- Prof Russell Cowburn (1971)
- Jane Hanna (1964)
- Amanda Sourry (1963)
- Sir Neil Mckay (1952)
- Professor Elizabeth Fallaize (1950-2009)
- Professor Edward Hinds (1949)
- Keith Wrightson (1948)
- Professor Philip Routledge (1948)
- Marian Foster (1948)
- Eileen Conn (1946)
- Bryan Sanderson (1940)
- Dr Mary Stiasny
- Ian La Frenais (1937)
- Major-General Alan Yeoman (1993)
- The Rev Canon Lord Pilkington of Oxenford (1923 - 2011)
- Zena Marjorie Scoley (1931 - 2014)
- Fenwick Allison (1931 - 2009)
- Sir David Lumsden (1928)
- Dr Richard Laws (1926 - 2014)
- Professor Arthur Bell (1926 - 2006)
- Sir Michael Scott (1923 - 2004)
- Douglas Ridley (1926 - 2002)
- Margaret Dale (Margaret Bolam) (1922 - 2010)
- Professor David Stafford
- Olivia Grant Obe
- William Tom Butterwick (1888-1969)
Fellow of the Royal Society and Director of Research at the Cavendish Laboratory. After leaving school, Russell studied at Cambridge University, where he achieved an MA and PhD in Physics (1990-96). A post as lecturer at Durham University followed before he was made Professor of Nanotechnology at Imperial College London. He has won a number of national and international awards for his work, including the Institute of Physics Paterson Medal and Prize (2008) and an ERC Advanced Investigator Grant from the European Union (2009). He was elected as Fellow of the Royal Society in 2010. Professor Cowburn returned to Cambridge in 2010 as Director of Research at the Cavendish Laboratory. Awarded the Clifford Paterson Medal and Lecture 2016 "for his remarkable academic, technical and commercial achievements in nano-magnetics".
Awarded OBE. Jane campaigned for the awareness and prevention of sudden unexpected death in epilepsy (SUDEP) following the death of her partner in 1990. She founded and is now Director of the charity Epilepsy Bereaved and her work was recognised in January 2010 by the award of an OBE. In 2013 Jane's work was recognised internationally by the award of the Social Accomplishment Award in Epilepsy.
President of Unilever Foods. Amanda left Dame Allan's in 1981, obtaining a Masters in Modern and Medieval Languages at Cambridge University in 1985. From there she joined Unilever as graduate trainee. She spent 17 years in America, returning to UK in 2010 as Executive Vice President and Chairman, Unilever UK & Ireland. She has represented the company on the Policy Issues Council (PIC) of IGD as well as sitting on the Executive Committee of the Food & Drink Federation, and the Department of Health Responsibility Deal Steering Committee. In 2014 Amanda was promoted to a global post with Unilever as Vice-President (hair products) and has been promoted again to President for global marketing of food products. This last appointment, which she is taking up this autumn, brings a seat on the top Unilever board. She is the first woman to be appointed to this board. https://www.unilever.com/news/our-leadership/amanda-sourry.html
Knight and former NHS CEO. Neil McKay joined the NHS as a trainee administrator in 1970. In 1976 he moved to the St George's Hospital Group in London where he was responsible for commissioning the first phase of the new St George's Hospital, Mental Health and Learning Disability Services. In 1985 he became the first general manager for the Northern General Hospital in Sheffield, which he led to become one of the first wave Trust hospitals in England. He was the Regional Director for Trent until 2000 when he was appointed Deputy Chief Executive for the NHS, later Chief Operating Officer for the Department of Health. He was Acting Chief Executive for the NHI at the time of the publication of the NHS Plan. Chief Executive of the Leeds Teaching Hospitals NHS Trust in 2002, appointed as Chief Executive of NHS East of England in 2006. In 2000, Neil was awarded an Honorary Doctorate by the University of Sheffield, he was awarded a CB in 2001 and was knighted in the 2009 New Year’s Honours List for his services to the NHS.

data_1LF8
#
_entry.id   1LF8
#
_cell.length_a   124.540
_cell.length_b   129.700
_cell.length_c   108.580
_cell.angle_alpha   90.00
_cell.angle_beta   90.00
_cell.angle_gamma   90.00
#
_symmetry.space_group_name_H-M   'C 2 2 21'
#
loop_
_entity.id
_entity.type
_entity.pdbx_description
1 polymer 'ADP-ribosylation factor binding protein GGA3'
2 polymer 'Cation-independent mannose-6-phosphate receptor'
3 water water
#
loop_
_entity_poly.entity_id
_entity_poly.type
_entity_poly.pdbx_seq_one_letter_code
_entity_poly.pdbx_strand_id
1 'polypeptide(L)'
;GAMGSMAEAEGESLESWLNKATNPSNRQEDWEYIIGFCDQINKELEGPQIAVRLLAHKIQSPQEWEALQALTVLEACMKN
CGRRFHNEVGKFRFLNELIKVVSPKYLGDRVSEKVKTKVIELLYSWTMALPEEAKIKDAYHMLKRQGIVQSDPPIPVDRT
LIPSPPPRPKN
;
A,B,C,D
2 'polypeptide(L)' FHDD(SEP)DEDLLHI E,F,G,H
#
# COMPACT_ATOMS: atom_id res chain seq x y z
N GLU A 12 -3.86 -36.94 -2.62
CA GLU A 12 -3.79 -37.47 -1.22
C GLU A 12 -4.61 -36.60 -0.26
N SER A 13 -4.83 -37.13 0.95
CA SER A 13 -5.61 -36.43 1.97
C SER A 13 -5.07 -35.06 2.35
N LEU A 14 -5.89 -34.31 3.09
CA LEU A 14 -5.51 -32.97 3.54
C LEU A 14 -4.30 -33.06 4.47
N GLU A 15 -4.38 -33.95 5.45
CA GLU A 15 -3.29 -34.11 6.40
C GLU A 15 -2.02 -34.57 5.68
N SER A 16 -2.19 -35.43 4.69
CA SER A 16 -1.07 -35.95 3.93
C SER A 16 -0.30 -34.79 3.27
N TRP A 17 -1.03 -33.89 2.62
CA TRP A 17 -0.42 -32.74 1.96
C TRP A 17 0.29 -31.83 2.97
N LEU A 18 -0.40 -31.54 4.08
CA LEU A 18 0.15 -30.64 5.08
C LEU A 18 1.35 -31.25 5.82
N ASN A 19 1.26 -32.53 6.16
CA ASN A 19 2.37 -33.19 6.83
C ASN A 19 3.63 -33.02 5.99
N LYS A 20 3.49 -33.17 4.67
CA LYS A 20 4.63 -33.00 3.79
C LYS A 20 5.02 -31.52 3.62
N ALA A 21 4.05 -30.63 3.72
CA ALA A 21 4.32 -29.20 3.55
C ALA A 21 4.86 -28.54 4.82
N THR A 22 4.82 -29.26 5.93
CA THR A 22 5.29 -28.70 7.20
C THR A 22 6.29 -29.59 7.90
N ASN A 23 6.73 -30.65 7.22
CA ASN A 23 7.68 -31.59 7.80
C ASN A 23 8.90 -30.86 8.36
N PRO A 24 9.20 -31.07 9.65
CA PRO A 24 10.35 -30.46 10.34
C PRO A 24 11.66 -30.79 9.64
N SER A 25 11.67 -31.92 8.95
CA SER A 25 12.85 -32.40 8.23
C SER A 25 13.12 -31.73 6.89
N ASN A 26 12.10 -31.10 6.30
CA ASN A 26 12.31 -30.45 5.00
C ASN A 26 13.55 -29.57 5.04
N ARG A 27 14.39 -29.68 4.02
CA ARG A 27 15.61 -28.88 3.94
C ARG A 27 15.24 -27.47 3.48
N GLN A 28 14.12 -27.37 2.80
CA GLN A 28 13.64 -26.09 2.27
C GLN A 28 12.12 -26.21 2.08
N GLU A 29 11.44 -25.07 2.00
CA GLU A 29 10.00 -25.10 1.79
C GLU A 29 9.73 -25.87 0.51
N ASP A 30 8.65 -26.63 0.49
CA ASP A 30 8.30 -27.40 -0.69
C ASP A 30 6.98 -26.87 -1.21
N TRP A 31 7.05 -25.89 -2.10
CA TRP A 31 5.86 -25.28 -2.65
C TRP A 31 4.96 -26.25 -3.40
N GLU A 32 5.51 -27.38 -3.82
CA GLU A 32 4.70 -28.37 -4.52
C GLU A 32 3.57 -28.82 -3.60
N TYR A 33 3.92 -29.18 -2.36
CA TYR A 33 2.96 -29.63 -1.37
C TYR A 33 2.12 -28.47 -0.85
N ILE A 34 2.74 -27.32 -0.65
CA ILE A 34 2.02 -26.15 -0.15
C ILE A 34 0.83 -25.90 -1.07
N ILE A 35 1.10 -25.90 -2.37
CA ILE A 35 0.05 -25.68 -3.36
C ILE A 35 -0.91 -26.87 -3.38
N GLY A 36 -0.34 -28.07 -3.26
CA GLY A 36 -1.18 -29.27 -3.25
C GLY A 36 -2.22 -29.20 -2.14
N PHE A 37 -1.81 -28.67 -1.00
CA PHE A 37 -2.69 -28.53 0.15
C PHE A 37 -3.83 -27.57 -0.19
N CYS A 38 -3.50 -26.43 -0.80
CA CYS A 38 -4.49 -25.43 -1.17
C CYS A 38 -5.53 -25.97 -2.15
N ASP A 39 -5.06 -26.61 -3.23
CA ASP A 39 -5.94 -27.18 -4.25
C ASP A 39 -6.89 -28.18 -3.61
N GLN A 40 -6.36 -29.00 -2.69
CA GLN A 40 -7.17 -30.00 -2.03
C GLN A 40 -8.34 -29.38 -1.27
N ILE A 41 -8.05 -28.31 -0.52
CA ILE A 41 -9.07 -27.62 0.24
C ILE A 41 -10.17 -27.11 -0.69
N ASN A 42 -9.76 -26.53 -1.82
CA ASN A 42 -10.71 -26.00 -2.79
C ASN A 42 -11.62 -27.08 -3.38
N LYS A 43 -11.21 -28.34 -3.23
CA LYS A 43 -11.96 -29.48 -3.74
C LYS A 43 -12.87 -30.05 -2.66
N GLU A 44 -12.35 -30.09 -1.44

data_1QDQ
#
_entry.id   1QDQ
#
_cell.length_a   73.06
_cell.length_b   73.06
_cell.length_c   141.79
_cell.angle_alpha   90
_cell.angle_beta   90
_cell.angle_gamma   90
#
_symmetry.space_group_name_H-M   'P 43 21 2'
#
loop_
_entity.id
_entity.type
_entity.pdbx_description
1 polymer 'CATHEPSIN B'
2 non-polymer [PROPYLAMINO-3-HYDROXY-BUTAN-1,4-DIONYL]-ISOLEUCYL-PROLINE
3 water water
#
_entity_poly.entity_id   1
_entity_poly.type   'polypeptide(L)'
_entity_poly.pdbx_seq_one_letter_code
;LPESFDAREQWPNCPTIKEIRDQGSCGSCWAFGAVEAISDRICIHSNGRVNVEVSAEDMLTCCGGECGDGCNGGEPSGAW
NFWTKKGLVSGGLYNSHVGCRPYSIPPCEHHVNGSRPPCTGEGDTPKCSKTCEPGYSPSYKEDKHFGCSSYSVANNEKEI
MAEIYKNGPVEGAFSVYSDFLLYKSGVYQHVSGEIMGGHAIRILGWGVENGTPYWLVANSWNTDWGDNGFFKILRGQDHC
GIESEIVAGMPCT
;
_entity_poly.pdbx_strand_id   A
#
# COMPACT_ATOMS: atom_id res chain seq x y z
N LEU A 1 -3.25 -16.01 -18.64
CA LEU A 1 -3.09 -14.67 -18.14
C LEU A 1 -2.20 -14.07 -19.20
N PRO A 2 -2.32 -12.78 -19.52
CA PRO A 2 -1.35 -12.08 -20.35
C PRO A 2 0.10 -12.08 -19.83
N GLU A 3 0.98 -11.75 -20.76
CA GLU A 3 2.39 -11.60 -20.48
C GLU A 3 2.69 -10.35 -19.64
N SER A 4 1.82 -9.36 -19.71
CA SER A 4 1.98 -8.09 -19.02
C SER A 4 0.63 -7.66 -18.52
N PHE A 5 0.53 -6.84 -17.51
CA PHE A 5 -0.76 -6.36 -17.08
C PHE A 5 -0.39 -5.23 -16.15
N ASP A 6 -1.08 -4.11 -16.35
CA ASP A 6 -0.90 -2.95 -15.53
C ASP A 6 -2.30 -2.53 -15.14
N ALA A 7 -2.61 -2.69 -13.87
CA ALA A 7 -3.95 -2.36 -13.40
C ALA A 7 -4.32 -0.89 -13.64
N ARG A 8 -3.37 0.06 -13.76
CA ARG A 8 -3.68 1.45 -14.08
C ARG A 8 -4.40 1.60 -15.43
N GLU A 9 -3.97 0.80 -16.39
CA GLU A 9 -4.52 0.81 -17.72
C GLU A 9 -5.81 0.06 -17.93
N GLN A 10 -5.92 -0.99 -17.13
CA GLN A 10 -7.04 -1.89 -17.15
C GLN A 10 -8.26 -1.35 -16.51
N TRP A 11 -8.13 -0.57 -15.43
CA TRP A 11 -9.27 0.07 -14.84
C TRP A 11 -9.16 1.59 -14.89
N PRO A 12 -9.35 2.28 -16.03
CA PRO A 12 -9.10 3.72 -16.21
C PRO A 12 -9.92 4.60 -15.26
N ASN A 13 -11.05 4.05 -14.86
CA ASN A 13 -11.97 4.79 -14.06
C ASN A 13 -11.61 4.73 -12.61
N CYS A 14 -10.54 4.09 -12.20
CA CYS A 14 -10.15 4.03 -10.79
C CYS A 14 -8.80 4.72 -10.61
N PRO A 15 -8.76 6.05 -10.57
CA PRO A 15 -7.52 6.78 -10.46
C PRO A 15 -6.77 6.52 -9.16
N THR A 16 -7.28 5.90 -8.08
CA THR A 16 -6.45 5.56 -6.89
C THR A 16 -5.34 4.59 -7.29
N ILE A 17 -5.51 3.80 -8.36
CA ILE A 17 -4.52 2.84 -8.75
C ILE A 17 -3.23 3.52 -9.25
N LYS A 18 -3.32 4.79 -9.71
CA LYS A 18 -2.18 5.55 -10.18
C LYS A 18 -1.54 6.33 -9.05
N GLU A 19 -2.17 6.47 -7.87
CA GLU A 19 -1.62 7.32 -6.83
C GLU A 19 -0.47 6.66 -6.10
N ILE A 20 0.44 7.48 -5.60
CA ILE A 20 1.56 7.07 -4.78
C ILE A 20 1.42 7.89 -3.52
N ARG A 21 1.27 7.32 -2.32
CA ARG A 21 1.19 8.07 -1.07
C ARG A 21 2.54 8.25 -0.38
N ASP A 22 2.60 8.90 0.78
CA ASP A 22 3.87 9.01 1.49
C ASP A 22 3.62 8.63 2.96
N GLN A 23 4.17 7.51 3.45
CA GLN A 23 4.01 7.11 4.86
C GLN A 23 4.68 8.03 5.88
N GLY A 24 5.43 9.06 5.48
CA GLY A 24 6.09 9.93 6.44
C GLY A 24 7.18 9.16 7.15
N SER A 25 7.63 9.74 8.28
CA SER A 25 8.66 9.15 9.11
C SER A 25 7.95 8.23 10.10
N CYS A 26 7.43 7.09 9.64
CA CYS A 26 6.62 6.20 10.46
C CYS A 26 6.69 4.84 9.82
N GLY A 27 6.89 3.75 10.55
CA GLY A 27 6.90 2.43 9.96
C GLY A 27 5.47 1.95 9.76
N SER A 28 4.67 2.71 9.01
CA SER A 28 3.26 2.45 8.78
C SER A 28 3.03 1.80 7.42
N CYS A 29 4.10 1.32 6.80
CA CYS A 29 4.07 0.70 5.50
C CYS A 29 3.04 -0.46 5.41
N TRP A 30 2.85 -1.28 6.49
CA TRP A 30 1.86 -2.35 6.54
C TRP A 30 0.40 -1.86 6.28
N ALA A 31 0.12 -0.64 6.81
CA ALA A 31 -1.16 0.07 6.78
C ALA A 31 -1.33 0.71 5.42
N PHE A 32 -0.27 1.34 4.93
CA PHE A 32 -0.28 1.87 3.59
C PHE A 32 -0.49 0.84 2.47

Former Pro-Vice-Chancellor (Education) at Oxford University. Elizabeth was a distinguished French scholar. She produced a number of books in French, probably the most celebrated being the first full-length study of the novels of Simone de Beauvoir in 1988. Elizabeth became the first female fellow of St John’s College Oxford in 1990. A professorship followed in 2002 and she became Pro-Vice-Chancellor (Education) of the University of Oxford in 2005. Sadly, Elizabeth developed Motor Neurone disease and died in December 2009.
Fellow of the Royal Society and Professor of Physics at Imperial College. Edward achieved both a degree and a doctorate at Oxford University before moving to America to teach at Columbia University. He was Professor of Physics at Yale University before returning to the UK in 1994. He is currently Professor of Physics at Imperial College, London. Edward was made a Fellow of the American Physical Society (1994), Fellow of the Institute of Physics (1996) and Fellow of the Royal Society (2004). He has received a number of honours including the Humboldt Prize (1998), the Thompson Medal (2008), the Rumford Medal (2008) and the Faraday Medal (2013). He is internationally renowned for his work on cold matter.
Fellow of the British Academy (1996) and of the Royal Historical Society (1986) Described by Newcastle University as "arguably the leading living social historian of early modern Britain." Following his time at Dame Allan's he attended Cambridge University, where he earned a BA (1970), and PhD (1974). He lectured at the University of St Andrews, became Professor of Social History at Cambridge, and since 1999, Randolph W. Townsend Jr. Professor of History at Yale. He has held Visiting Professorships at the Universities of Toronto, Alberta, Northumbria and Newcastle upon Tyne, and served as James Ford Special Lecturer at Oxford (1993) and as the British Academy’s Raleigh Lecturer in History (2005). He is an Honorary Fellow of Jesus College, Cambridge (2008), and an Honorary Professor of the University of Durham (2008). He maintains close ties with the North East and his work has brought global attention to the historical significance of Newcastle and the North.